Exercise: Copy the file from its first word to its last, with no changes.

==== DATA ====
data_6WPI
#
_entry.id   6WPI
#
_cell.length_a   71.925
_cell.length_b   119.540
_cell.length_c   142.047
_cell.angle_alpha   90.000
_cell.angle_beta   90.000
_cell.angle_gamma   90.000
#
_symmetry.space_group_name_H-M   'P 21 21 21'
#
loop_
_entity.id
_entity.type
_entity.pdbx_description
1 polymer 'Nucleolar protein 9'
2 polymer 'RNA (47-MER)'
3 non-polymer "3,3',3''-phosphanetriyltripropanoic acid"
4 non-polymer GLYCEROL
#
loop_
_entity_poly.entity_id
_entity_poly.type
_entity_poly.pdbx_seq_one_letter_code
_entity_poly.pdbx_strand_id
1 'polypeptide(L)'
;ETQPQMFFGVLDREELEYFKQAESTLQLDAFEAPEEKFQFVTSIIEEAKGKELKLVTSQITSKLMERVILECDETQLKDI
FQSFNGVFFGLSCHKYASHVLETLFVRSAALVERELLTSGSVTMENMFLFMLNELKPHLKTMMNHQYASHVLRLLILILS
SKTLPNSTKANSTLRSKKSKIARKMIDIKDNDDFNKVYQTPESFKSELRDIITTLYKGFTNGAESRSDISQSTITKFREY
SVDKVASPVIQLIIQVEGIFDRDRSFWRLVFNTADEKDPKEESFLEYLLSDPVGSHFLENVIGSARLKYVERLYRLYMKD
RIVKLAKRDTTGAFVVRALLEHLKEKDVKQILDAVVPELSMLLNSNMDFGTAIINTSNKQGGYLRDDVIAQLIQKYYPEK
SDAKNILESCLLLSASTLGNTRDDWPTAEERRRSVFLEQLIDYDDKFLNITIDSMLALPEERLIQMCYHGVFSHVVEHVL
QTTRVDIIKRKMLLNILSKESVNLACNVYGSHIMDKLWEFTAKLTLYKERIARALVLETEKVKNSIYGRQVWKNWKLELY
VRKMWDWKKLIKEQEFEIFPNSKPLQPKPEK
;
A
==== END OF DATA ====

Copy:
data_6WPI
#
_entry.id   6WPI
#
_cell.length_a   71.925
_cell.length_b   119.540
_cell.length_c   142.047
_cell.angle_alpha   90.000
_cell.angle_beta   90.000
_cell.angle_gamma   90.000
#
_symmetry.space_group_name_H-M   'P 21 21 21'
#
loop_
_entity.id
_entity.type
_entity.pdbx_description
1 polymer 'Nucleolar protein 9'
2 polymer 'RNA (47-MER)'
3 non-polymer "3,3',3''-phosphanetriyltripropanoic acid"
4 non-polymer GLYCEROL
#
loop_
_entity_poly.entity_id
_entity_poly.type
_entity_poly.pdbx_seq_one_letter_code
_entity_poly.pdbx_strand_id
1 'polypeptide(L)'
;ETQPQMFFGVLDREELEYFKQAESTLQLDAFEAPEEKFQFVTSIIEEAKGKELKLVTSQITSKLMERVILECDETQLKDI
FQSFNGVFFGLSCHKYASHVLETLFVRSAALVERELLTSGSVTMENMFLFMLNELKPHLKTMMNHQYASHVLRLLILILS
SKTLPNSTKANSTLRSKKSKIARKMIDIKDNDDFNKVYQTPESFKSELRDIITTLYKGFTNGAESRSDISQSTITKFREY
SVDKVASPVIQLIIQVEGIFDRDRSFWRLVFNTADEKDPKEESFLEYLLSDPVGSHFLENVIGSARLKYVERLYRLYMKD
RIVKLAKRDTTGAFVVRALLEHLKEKDVKQILDAVVPELSMLLNSNMDFGTAIINTSNKQGGYLRDDVIAQLIQKYYPEK
SDAKNILESCLLLSASTLGNTRDDWPTAEERRRSVFLEQLIDYDDKFLNITIDSMLALPEERLIQMCYHGVFSHVVEHVL
QTTRVDIIKRKMLLNILSKESVNLACNVYGSHIMDKLWEFTAKLTLYKERIARALVLETEKVKNSIYGRQVWKNWKLELY
VRKMWDWKKLIKEQEFEIFPNSKPLQPKPEK
;
A